There is an acute need for safeguards before foreign fleets are allowed into developing countries waters. UNEP has found that these countries which open up their waters to foreign fishing fleets may lose more than they gain.By Anja Jaenz
A UNEP case study on Mauritania revealed that trade liberalization led to increased octopus and shrimp exports to European and Japanese markets. The fishing sector accounted
for around 54 percent of foreign exchange inflows. But increased trade and over-fishing have depleted octopus and serranid stocks, which have significantly fallen in 15 years, and sawfish have disappeared. Local direct employment in the artisanal octopus fishery dropped from nearly 5,000 to 1,800 between 1996 and 2001.
The study shows that international fishing agreements is one of the primary causes. For instance in the shrimps fishery, these agreements have given foreign fleets the possibility of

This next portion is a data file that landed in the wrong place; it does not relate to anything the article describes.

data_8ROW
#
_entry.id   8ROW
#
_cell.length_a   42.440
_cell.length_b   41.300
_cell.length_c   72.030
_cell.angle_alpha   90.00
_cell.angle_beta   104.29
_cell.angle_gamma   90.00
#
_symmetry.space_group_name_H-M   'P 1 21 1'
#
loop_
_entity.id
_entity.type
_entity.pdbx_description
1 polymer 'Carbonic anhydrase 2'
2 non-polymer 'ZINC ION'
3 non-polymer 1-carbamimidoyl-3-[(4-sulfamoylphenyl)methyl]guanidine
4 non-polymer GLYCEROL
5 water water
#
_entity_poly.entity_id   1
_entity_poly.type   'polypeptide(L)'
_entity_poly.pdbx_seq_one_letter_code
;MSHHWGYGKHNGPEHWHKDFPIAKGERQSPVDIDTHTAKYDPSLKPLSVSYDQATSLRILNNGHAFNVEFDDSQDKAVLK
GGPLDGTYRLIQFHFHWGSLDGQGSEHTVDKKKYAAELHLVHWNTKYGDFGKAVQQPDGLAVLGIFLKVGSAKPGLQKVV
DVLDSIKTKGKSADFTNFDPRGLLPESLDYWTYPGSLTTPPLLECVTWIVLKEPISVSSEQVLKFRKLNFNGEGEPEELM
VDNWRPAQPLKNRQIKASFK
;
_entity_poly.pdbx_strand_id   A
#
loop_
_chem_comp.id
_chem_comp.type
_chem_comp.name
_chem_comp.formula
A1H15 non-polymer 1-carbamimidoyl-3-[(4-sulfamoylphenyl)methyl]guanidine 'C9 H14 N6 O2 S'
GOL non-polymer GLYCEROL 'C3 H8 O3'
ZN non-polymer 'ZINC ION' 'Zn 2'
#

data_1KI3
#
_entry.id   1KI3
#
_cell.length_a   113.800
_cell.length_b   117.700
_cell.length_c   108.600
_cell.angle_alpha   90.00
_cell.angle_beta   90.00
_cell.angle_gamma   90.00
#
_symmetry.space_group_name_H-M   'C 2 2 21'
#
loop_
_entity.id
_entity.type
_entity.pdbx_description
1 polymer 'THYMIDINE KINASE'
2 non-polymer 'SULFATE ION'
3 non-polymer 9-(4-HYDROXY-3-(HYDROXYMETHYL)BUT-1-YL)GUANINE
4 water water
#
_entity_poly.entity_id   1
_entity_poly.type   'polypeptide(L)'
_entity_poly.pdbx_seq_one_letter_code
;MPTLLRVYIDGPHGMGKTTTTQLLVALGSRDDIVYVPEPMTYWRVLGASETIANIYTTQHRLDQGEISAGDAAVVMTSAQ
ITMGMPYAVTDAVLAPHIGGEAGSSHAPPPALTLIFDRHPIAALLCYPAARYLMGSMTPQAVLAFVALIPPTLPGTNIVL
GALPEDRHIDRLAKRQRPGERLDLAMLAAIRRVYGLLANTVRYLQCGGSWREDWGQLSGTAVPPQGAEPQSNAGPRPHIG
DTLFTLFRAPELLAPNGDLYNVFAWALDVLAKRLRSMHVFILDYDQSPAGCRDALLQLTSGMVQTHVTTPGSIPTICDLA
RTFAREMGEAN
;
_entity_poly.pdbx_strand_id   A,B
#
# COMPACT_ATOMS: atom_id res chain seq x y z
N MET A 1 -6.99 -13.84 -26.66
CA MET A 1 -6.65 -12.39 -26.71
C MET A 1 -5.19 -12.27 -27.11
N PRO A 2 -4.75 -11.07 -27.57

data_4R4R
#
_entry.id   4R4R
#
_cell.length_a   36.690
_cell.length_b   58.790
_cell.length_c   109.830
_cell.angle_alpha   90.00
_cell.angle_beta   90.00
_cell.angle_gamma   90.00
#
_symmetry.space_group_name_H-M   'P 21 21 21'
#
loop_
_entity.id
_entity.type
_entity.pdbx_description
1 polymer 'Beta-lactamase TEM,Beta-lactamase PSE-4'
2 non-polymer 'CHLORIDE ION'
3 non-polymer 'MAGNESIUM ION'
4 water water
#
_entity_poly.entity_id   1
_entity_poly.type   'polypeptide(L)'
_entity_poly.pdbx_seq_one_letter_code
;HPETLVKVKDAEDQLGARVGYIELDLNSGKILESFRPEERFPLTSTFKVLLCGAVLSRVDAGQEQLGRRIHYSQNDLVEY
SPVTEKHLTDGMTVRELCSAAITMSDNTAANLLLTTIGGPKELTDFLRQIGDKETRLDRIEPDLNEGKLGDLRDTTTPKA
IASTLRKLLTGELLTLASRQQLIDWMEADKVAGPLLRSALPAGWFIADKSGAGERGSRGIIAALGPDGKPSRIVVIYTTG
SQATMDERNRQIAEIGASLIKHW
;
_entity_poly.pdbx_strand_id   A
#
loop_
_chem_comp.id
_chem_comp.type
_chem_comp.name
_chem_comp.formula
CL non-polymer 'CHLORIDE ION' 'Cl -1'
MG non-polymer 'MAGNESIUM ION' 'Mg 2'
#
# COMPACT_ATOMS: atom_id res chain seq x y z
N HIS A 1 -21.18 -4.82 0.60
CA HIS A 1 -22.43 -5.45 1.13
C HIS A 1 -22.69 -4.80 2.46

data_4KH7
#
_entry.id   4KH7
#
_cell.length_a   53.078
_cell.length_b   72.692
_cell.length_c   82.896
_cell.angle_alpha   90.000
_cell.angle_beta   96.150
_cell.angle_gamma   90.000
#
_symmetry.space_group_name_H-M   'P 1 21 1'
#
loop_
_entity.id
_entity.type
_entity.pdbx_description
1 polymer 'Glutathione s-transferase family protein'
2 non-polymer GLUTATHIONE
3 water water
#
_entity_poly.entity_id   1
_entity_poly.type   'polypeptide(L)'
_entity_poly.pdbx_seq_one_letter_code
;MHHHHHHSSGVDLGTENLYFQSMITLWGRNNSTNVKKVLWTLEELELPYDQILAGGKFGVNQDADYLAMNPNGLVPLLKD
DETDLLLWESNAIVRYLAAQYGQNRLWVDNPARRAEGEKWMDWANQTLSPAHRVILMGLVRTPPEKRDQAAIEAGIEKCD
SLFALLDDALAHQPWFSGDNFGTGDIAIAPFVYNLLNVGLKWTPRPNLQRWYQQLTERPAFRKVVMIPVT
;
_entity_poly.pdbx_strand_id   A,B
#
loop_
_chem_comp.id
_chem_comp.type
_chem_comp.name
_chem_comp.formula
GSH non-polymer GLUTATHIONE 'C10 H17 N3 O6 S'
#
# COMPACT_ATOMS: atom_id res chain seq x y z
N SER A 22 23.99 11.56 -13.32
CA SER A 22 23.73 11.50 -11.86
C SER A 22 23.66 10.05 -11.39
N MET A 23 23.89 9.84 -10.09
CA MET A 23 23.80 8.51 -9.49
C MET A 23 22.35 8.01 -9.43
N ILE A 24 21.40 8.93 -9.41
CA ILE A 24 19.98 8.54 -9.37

using more productive equipment (smaller mesh size) and have created competitive pressures on Mauritanian producers. The study concludes that strict safeguards must be in place before fishing activities are increased. There is an acute need for tighter controls on subsidies and agreements that provide access to foreign fleets as well as for closer monitoring and enforcement of existing regulations.
Other UNEP country studies, including Senegal and Argentina, also indicate that the eventual costs, in terms of loss of income for local fishermen, environmental damage and the depletion of native fish stocks, can far outweigh the short term financial gains generated from foreign governments and fleets.
1. Effets environnementaux de la libéralisation du commerce et des measures liées au commerce dans le secteur de la pêche en République Islamique de Mauritanie, Draft, UNEP, February 2002.
2. Well Managed Fisheries Vital for Environmentally Friendly Development in Poor Parts of the Globe, UNEP, Press Release 15 March 2002.